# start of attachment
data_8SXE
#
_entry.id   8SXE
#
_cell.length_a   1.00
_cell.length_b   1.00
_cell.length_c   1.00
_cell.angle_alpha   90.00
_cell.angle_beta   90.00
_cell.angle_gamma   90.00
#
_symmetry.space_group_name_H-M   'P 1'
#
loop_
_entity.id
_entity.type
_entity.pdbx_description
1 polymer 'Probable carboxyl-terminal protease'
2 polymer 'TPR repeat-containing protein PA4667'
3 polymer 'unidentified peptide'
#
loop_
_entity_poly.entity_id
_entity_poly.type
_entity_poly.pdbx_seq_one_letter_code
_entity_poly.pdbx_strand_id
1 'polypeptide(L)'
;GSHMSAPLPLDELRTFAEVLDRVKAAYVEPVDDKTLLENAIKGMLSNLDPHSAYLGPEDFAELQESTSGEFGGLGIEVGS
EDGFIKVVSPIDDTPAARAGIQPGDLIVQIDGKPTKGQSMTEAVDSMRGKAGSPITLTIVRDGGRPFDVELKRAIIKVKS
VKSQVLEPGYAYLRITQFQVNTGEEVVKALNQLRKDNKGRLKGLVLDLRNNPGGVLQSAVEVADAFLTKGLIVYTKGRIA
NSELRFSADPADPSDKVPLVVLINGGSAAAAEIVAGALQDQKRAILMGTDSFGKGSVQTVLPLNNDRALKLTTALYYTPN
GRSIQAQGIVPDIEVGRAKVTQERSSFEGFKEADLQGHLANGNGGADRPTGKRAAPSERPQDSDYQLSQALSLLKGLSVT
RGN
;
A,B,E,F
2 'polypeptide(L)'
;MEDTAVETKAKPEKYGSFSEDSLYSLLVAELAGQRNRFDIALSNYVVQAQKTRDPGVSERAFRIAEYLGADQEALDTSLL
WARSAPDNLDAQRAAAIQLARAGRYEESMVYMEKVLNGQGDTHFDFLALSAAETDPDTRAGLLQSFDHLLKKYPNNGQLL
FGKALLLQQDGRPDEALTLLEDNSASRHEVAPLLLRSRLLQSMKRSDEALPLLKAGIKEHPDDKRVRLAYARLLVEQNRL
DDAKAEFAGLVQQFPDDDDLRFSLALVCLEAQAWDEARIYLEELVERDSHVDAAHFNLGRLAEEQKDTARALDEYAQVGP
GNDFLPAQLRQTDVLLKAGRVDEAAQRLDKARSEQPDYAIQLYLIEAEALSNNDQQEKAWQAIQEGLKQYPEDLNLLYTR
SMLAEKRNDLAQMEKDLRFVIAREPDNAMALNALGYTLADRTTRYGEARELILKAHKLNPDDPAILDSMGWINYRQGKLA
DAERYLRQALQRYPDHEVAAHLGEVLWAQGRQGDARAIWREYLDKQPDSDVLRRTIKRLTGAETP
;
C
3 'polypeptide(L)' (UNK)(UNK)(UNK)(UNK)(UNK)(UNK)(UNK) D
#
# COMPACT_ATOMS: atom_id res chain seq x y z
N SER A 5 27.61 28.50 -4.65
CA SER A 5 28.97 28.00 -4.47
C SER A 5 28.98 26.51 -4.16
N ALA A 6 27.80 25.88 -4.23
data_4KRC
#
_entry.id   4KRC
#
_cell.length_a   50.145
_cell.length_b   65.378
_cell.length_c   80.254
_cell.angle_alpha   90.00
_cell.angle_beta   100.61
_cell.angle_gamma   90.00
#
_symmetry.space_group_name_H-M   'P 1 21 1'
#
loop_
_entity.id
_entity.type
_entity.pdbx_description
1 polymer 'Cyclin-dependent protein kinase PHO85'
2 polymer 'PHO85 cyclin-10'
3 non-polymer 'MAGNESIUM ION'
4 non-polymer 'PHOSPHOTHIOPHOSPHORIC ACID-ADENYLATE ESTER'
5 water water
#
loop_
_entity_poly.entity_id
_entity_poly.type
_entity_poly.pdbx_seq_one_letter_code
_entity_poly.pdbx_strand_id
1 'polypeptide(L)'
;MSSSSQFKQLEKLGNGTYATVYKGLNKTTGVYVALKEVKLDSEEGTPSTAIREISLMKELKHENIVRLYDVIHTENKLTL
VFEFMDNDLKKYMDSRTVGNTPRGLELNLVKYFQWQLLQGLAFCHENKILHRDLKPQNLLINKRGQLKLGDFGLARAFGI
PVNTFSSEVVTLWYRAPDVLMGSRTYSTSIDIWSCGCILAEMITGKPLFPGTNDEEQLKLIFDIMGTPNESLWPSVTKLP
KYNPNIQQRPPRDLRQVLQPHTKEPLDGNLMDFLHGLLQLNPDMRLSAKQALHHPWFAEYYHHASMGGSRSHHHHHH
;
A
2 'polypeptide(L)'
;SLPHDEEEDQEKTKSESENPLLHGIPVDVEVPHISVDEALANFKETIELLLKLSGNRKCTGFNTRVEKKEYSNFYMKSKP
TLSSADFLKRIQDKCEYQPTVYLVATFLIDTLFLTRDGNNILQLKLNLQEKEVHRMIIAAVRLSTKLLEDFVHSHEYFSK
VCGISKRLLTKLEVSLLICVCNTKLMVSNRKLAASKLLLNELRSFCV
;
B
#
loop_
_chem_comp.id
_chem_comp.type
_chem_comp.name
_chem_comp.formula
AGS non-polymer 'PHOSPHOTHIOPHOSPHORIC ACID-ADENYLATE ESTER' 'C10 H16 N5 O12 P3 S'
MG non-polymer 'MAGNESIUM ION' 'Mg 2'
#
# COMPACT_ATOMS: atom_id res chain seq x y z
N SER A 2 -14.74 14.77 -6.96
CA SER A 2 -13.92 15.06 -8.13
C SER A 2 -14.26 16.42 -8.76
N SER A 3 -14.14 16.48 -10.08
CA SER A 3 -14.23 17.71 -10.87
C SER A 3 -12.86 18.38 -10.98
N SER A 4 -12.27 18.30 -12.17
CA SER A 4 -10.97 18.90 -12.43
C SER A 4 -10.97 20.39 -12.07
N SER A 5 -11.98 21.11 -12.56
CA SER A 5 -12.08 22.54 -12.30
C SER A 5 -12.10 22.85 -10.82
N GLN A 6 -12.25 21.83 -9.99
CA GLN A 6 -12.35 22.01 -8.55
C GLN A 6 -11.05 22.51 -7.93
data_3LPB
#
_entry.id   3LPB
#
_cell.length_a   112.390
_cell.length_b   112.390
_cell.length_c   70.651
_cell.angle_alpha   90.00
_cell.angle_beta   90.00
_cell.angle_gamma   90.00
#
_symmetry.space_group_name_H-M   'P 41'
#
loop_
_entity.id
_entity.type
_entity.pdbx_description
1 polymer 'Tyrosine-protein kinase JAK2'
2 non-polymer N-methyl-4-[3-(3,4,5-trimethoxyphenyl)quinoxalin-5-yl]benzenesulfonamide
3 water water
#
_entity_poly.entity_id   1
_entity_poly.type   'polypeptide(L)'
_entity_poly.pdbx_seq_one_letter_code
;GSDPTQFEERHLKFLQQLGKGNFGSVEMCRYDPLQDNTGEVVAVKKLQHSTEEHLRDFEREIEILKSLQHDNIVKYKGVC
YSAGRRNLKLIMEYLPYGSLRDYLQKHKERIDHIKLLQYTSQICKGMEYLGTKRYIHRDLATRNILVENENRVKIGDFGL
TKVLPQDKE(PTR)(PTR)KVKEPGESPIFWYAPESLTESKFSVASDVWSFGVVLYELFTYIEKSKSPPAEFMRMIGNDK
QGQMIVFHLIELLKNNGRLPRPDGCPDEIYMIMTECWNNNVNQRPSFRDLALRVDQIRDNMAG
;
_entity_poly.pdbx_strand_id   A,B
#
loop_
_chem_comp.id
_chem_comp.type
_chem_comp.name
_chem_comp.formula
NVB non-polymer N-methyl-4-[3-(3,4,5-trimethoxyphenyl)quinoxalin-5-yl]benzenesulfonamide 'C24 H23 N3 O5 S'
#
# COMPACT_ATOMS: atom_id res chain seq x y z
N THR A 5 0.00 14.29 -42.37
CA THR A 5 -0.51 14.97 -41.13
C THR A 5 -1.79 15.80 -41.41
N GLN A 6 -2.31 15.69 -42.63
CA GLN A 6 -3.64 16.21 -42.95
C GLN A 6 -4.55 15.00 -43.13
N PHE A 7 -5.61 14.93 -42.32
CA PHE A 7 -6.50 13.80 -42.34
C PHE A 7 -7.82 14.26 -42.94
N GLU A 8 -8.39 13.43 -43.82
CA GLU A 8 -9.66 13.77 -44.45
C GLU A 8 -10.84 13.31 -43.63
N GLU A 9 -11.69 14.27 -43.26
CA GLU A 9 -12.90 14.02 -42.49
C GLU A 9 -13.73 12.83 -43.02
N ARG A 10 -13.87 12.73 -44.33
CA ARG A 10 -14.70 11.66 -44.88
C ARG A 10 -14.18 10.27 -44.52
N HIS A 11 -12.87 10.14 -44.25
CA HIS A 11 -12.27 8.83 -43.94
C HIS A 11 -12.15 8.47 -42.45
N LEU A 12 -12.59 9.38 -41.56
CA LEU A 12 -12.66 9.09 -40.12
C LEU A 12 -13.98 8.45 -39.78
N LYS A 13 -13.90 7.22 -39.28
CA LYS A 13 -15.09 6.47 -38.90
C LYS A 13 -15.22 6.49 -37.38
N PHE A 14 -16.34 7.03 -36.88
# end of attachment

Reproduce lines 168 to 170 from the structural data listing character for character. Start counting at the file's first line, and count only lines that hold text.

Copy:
CA GLU A 8 -9.66 13.77 -44.45
C GLU A 8 -10.84 13.31 -43.63
N GLU A 9 -11.69 14.27 -43.26